As we approached the island on that Friday afternoon, the tide was low and the Stand welcomed us home, stretched out before us, clear and dry, beautifully hazy in the heat – a raised strip of grey concrete bound by white railings and a low footpath on either side, with rough cobbled banks leading down to the water. Beyond the railings, the water was glinting with that wonderful silver light we sometimes get here in the late afternoon which lazes through to the early evening.

We were about halfway across when I saw the boy. My first thought was how odd it was to see someone walking on the Stand. You don’t often see people walking around here. Between Hale and Moulton (the nearest town about thirty kilometres away on the mainland), there’s nothing but small cottages, farmland, heathland and a couple of hills. So islanders don’t walk because of that. If they’re going to Moulton they tend to take the bus. So the only pedestrians you’re likely to see around here are walkers or bird-watchers. But even from a distance I could tell that the figure ahead didn’t fit into either of these categories. I wasn’t sure how I knew, I just did.

As we drew closer, he became clearer. He was actually a young man rather than a boy. Although he was on the small side, he wasn’t as slight as I’d first thought. He wasn’t exactly muscular, but he wasn’t weedy-looking either. It’s hard to explain. There was a sense of strength about him, a graceful strength that showed in his balance, the way he held himself, the way he walked…

31. In the first paragraph, what is Caitlin’s main point about the island?
A It can be dangerous to try to cross from the mainland.
В It is much smaller than it looks from the mainland.
C It is only completely cut off at certain times.
D It can be a difficult place for people to live in.

32. What does Caitlin suggest about her father?
A His writing prevents him from doing things he wants to with his family.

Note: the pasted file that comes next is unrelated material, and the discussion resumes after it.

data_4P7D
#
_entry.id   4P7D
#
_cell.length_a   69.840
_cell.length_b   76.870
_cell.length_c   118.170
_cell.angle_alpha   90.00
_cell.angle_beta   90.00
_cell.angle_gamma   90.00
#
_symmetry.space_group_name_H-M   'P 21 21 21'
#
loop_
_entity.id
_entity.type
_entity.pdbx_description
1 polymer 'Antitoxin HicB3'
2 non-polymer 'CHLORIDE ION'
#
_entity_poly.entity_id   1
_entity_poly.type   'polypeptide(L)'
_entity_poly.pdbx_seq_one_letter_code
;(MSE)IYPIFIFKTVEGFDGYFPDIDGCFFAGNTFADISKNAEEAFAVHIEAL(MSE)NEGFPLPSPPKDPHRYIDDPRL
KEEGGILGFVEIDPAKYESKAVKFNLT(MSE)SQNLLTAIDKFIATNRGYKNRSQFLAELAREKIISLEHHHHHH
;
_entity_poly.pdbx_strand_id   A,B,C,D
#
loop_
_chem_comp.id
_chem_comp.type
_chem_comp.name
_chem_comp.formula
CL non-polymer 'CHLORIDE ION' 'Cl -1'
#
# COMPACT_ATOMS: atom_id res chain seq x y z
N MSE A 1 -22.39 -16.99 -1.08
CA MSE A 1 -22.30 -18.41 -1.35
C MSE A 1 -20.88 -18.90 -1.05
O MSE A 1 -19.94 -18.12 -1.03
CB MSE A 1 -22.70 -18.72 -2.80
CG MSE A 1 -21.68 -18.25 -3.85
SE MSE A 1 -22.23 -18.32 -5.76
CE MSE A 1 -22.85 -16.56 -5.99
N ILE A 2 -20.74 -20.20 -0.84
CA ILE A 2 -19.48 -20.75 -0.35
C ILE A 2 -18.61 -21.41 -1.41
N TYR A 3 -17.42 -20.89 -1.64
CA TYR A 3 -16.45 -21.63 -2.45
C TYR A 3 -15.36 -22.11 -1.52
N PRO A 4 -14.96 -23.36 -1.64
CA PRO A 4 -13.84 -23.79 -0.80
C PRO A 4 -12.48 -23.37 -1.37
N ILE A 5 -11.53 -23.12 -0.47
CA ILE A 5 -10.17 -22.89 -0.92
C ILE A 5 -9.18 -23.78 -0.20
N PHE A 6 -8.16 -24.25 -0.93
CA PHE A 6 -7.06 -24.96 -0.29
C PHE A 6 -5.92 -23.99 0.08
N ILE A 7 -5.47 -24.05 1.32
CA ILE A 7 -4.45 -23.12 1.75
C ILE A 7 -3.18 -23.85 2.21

В His initial reaction to his son’s request is different from usual.
C His true feelings are easily hidden from his daughter.
D His son’s arrival is one event he will take time off for.

33. Caitlin emphasises her feelings of discomfort because she
A is embarrassed that she doesn’t understand what her brother is talking about.
В feels confused about why she can’t relate to her brother any more.
C is upset by the unexpected change in her brother’s behaviour.
D feels foolish that her brother’s attention is so important to her.

34. In the fourth paragraph, what is Caitlin’s purpose in describing the island?
A to express her positive feelings about it
В to explain how the road was built
C to illustrate what kind of weather was usual
D to describe her journey home

35. In ‘because of that’ in Paragraph Five (underlined), ‘that’ refers to the fact that
A locals think it is odd to walk anywhere.
В it is easier for people to take the bus than walk.
C people have everything they need on the island.
D there is nowhere in particular to walk to from the island.

36. What do we learn about Caitlin’s reactions to the boy?
A She felt his air of confidence contrasted with his physical appearance.
В She was able to come up with a reason for him being there.
C She realised her first impression of him was inaccurate.
D She thought she had seen him somewhere before.